Sunday, July 19, 2009

Rat-Tailed Radish

According to Seed Savers Exchange, the rat-tailed radish is native to South Asia and used not for the root, but for the bean pods the bush produces. It is a rather large bush covered profusely with lovely lavender flowers that serve as a warning as to just how many beans it will soon be producing.

The root is large and unappetizing, to say the least. Radishes are part of the Mustard family, and the name comes from the Latin word radix, meaning "root". The common radishes that most of us are familiar with may have originated in China, but eventually made their way to Egypt, Greece, and Italy. They were introduced to the New World around 1500, and were one of the crops grown by English colonists in America. The rat-tailed radishes (Raphanus sativus 'caudatus') may have originated in India sometime in the 1800's.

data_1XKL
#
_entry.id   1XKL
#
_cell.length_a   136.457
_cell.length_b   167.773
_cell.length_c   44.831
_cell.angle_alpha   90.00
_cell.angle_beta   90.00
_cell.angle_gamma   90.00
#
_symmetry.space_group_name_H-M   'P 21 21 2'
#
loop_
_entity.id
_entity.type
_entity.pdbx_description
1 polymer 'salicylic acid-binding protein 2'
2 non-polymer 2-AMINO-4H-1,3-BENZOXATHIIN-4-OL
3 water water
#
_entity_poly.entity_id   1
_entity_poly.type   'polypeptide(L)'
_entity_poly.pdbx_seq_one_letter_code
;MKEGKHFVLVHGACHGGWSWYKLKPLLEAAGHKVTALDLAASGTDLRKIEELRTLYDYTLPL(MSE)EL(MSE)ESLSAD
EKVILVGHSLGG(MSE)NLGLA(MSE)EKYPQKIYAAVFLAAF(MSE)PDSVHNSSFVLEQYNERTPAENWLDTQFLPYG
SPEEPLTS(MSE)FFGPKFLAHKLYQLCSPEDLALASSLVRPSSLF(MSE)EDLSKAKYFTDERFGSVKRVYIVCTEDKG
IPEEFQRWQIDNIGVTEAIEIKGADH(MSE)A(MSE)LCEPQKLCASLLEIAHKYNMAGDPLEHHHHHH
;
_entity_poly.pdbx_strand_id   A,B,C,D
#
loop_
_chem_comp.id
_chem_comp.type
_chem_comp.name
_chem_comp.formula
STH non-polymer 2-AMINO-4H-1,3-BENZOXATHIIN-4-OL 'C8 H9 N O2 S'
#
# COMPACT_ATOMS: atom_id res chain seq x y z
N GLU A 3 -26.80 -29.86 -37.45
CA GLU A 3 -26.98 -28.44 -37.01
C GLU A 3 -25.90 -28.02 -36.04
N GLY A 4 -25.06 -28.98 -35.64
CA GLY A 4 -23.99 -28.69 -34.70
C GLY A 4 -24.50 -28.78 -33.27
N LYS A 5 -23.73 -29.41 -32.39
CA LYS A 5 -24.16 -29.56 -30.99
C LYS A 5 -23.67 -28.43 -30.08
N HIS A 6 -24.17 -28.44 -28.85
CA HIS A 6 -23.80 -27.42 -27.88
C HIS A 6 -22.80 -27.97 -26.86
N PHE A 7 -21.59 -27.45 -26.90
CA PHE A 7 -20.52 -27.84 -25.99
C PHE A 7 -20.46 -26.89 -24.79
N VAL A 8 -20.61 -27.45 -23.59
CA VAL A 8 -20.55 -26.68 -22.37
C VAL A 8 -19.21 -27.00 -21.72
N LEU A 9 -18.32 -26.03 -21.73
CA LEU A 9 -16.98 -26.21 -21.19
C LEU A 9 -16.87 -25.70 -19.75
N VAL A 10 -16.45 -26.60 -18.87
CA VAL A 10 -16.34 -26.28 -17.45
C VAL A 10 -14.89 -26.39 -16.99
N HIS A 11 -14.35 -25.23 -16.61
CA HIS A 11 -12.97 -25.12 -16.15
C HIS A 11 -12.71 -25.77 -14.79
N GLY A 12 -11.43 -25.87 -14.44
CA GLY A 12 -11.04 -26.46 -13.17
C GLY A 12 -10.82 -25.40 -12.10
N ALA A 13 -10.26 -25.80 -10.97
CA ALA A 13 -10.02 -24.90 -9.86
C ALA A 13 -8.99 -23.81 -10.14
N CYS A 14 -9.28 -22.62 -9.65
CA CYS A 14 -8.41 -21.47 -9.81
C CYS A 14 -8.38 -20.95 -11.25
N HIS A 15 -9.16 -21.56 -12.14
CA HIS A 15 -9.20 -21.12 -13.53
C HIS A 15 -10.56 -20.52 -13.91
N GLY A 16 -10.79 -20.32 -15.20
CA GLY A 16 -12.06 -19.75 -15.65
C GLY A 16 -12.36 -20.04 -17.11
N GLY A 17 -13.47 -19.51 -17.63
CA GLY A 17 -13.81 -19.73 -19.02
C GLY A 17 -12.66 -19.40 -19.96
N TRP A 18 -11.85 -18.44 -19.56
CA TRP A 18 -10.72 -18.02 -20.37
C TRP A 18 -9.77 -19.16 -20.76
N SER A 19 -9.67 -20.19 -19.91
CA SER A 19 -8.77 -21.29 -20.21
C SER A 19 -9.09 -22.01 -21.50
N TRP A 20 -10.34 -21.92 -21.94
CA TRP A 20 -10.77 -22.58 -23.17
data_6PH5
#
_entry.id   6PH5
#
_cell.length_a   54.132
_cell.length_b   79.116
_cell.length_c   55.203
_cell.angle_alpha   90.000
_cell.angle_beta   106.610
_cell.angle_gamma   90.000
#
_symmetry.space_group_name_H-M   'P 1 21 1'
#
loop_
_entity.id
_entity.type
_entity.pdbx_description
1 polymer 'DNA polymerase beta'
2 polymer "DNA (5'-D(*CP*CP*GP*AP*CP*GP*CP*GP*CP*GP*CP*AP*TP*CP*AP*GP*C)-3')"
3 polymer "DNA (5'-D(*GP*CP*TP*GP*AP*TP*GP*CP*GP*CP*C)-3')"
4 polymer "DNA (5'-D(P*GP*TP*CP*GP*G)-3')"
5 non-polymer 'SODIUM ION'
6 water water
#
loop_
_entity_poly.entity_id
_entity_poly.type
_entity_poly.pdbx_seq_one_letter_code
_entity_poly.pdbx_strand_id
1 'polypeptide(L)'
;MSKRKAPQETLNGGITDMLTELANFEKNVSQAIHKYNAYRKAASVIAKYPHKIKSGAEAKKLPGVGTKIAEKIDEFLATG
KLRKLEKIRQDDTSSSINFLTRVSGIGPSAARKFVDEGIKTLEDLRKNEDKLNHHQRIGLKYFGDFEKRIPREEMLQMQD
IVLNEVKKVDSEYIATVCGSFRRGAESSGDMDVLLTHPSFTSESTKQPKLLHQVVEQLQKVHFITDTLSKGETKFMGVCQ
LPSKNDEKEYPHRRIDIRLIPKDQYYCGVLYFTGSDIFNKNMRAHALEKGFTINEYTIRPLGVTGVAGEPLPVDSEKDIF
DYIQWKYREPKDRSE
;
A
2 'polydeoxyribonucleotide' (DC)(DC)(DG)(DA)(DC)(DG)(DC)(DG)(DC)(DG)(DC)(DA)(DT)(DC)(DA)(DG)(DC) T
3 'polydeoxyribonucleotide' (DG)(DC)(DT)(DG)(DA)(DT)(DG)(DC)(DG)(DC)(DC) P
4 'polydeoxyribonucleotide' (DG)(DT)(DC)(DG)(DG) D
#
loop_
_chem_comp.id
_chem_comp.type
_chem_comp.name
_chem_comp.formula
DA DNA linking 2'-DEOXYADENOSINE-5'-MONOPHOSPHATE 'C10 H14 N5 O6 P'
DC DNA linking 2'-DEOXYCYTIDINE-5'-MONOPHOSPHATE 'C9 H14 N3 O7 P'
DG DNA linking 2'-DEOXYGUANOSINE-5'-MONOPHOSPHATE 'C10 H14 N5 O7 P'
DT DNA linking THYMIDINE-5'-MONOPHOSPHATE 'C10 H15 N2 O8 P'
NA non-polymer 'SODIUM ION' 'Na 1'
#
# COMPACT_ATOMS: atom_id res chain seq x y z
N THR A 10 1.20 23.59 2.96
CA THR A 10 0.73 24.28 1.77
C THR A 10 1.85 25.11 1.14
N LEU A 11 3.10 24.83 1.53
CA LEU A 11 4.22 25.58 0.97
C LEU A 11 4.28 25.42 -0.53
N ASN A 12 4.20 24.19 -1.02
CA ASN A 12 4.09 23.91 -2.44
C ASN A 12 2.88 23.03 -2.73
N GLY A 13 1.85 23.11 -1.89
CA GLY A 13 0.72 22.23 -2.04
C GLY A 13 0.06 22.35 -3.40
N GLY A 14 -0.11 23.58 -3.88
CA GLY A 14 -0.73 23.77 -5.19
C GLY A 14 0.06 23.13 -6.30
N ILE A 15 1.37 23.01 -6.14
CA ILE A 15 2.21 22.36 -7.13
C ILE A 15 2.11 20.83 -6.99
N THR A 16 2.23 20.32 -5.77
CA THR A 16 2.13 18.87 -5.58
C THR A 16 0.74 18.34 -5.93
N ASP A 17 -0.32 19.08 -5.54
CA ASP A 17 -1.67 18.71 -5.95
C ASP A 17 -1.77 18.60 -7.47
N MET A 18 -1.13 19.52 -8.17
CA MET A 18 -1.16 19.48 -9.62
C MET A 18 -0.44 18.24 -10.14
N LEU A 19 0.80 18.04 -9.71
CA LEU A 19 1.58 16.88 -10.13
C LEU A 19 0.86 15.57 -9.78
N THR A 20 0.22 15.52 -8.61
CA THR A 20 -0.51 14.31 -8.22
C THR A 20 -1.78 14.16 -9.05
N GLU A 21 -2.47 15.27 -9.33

The bead pods grow vertically on the branches of the bush. The catalogue says to harvest them before they are fully grown, which is at 4-6" in length, so they are ready for harvest now. I planted the seeds directly outside on May 23rd, so they have taken about eight weeks to be ready to harvest. I bought these seeds because I like to grow unusual vegetables, and I have not been disappointed. Apparently, the are supposed to be eaten raw, though they look rather sharp to me, with the ends growing up all straight and pointy.

Our first zinnia of the season. I forgot to record which varieties I planted where, so I don't know what kind it is. I'm looking forward to all the butterflies the zinnias will attract.